How time management can help you live well and age well.
Updated: Jul 18
Aging well and living well is more than nutrition. It’s about a balance between mind body and soul. Stress can affect all of these things. We all have things in our lives that drive stress. From a never ending list of to do’s, to work, relationships, and simply general responsibilities in life. I read an article a while back about stress and stress management, on one of my favorite sites “Mind, Body, Green”. The author points out that packing too much into a day is extremely stressful, as stress causes a physiological response in the human body. Revealing itself in many different forms.
Often times, the stress we feel is self imposed, due to a lack of prioritization and perhaps poor time management habits. This can be eliminated by taking a step back to examine your priorities. Then implementing boundaries and time management techniques that will alleviate stress. For example: Steve Jobs and Barack Obama took time spent on decision making of their clothing choices out of their days, by wearing the same (or similar) ensembles every day. Another example is saying ‘no’ to things, and prioritizing your extra curricular commitments. Let’s say you are involved in multiple professional organizations, perhaps a better approach is to focus your time on one or two, whichever organization(s) is important to you to stay involved in. Giving more, by committing to less.
There was a time I didn’t say no to anything. Committing to things after work, I’d get home from work after 9 most nights. I started resenting the things I was attending. Sometimes work things, sometimes things with friends. Sometimes errands.
One day at work, a friend/colleague helped me through a minor melt down! I don’t exactly recall how it started, but I’m sure I was upset about not having enough time for some reason. She pulled me into a conference room and said, “Let me show you something”. She took a marker and on the white board listed 24 hours in the day starting with 12 a.m. Top to bottom ending at 12 a.m. (See table below of my current 24 hour day of activity).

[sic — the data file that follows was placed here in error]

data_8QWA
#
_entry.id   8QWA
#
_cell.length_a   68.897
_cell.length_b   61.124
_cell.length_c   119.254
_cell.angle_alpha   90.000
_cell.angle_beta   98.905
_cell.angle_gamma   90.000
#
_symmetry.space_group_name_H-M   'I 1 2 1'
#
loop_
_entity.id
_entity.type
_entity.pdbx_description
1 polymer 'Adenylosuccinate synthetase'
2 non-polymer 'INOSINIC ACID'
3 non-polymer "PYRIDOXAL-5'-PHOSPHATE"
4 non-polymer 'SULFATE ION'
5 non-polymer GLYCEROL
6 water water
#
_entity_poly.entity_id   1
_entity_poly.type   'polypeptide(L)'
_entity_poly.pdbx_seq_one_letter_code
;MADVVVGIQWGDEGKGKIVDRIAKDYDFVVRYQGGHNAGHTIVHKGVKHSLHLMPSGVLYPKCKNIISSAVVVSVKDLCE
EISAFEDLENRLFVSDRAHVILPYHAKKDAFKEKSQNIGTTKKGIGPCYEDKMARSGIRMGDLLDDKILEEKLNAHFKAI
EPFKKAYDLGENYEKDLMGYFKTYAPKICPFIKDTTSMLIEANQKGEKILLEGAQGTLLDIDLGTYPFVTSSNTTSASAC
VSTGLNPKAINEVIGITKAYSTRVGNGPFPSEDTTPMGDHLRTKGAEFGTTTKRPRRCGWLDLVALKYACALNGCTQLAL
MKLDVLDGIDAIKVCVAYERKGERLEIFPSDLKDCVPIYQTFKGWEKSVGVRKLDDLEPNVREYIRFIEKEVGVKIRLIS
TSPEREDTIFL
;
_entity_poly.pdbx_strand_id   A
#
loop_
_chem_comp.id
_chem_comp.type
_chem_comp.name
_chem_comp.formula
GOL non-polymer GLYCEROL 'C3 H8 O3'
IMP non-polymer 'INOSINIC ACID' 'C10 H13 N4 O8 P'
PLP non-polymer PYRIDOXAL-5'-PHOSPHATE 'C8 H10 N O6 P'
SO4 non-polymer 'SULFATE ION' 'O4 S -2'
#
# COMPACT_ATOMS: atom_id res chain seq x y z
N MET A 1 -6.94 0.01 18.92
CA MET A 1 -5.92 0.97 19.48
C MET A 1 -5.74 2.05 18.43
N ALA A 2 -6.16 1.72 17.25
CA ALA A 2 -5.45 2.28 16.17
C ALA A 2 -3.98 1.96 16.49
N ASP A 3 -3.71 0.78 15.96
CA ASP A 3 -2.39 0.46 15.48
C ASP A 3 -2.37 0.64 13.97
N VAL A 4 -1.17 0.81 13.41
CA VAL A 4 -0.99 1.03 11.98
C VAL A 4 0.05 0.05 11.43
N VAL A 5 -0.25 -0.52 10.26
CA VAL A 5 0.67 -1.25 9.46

She then told me to fill in the blanks next to each hour with what I would be doing in that time period. So, I drew a line from 12 - 6(ish), indicating sleep. 6 - 6:45 getting ready for work. 6:45 - 8, driving to work. 8 - 6 work. 6 - 7:15 driving home from work. Bed at 10 p.m. - midnight. Which left approximately 2 hours and 45 minutes of my day for something that I wanted to commit myself to. Keep in mind this needed to include dinner, time with my spouse, and anything else I needed to do (working out, etc).
Hour of Day Activity
12 a.m. Sleep
1 a.m. Sleep
2 a.m. Sleep
3 a.m. Sleep
4 a.m. Sleep
5 a.m. Sleep
6 a.m. Wake up, morning mediation and routine begin workout
7 a.m. Walk Dog and continue getting ready for day
8 a.m. Leave for work
9 a.m. Work
10 a.m. Work
11 a.m. Work
12 p.m. Lunch (possibly a working lunch if I need to leave on time)
1 p.m. Work
2 p.m. Work
3 p.m. Work
4 p.m. Work
5 p.m. Work and finish day, may leave by 5:30 or 6 p.m.
6 p.m. Dinner and settling in
7 p.m. My time at home!
8 p.m. My time at home!
9 p.m. My time at home!
10 p.m. Off to bed
11 p.m. Sleep
This was GLARING to me, that I had very little time, to actually just ‘be’. What would take priority? Dinner? Working out? Where could I squeeze more time? I had never looked at my day this way before. Other than my work day by the hour, I hadn’t looked at the rest of the day and how I spent the time I wasn’t at work, in a more prioritized way. I realized, with this visual, I needed to take a serious look at my lifestyle if I was going to stay committed to what was really important in my life.
As the years went on and my life evolved, I completely changed my lifestyle. I moved to a new city, rarely go out after work, make exercise a daily priority, and time with my spouse became my top priority. Also, truly engaging with and enjoying my pets and the stress relief they offer. My evenings have become my respite. This time is so precious to me. My husband, cooks wonderful meals every night, and it’s my time after dinner to just ‘be’. In my space, my favorite place!